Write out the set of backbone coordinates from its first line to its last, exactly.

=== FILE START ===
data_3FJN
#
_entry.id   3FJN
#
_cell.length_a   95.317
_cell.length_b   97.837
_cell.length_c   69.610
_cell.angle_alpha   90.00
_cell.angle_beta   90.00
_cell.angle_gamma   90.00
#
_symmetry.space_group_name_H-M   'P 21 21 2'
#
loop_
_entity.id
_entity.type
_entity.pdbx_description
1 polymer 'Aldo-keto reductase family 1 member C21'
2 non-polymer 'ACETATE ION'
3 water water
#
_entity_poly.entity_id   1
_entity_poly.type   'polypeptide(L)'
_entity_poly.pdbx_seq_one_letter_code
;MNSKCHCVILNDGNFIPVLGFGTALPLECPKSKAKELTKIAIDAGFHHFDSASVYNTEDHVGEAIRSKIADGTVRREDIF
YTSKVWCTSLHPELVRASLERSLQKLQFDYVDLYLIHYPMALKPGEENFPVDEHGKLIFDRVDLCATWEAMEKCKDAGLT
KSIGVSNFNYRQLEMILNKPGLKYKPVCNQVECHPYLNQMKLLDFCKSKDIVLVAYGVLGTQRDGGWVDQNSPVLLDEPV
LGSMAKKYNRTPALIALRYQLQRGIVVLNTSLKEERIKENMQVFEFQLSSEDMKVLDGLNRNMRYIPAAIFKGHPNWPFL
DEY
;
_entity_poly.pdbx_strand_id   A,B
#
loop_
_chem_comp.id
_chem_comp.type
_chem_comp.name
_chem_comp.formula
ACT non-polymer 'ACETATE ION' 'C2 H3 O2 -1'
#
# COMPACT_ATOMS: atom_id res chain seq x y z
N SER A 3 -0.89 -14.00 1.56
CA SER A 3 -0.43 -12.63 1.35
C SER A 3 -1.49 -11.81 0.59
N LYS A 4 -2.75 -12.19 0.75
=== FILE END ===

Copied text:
data_3FJN
#
_entry.id   3FJN
#
_cell.length_a   95.317
_cell.length_b   97.837
_cell.length_c   69.610
_cell.angle_alpha   90.00
_cell.angle_beta   90.00
_cell.angle_gamma   90.00
#
_symmetry.space_group_name_H-M   'P 21 21 2'
#
loop_
_entity.id
_entity.type
_entity.pdbx_description
1 polymer 'Aldo-keto reductase family 1 member C21'
2 non-polymer 'ACETATE ION'
3 water water
#
_entity_poly.entity_id   1
_entity_poly.type   'polypeptide(L)'
_entity_poly.pdbx_seq_one_letter_code
;MNSKCHCVILNDGNFIPVLGFGTALPLECPKSKAKELTKIAIDAGFHHFDSASVYNTEDHVGEAIRSKIADGTVRREDIF
YTSKVWCTSLHPELVRASLERSLQKLQFDYVDLYLIHYPMALKPGEENFPVDEHGKLIFDRVDLCATWEAMEKCKDAGLT
KSIGVSNFNYRQLEMILNKPGLKYKPVCNQVECHPYLNQMKLLDFCKSKDIVLVAYGVLGTQRDGGWVDQNSPVLLDEPV
LGSMAKKYNRTPALIALRYQLQRGIVVLNTSLKEERIKENMQVFEFQLSSEDMKVLDGLNRNMRYIPAAIFKGHPNWPFL
DEY
;
_entity_poly.pdbx_strand_id   A,B
#
loop_
_chem_comp.id
_chem_comp.type
_chem_comp.name
_chem_comp.formula
ACT non-polymer 'ACETATE ION' 'C2 H3 O2 -1'
#
# COMPACT_ATOMS: atom_id res chain seq x y z
N SER A 3 -0.89 -14.00 1.56
CA SER A 3 -0.43 -12.63 1.35
C SER A 3 -1.49 -11.81 0.59
N LYS A 4 -2.75 -12.19 0.75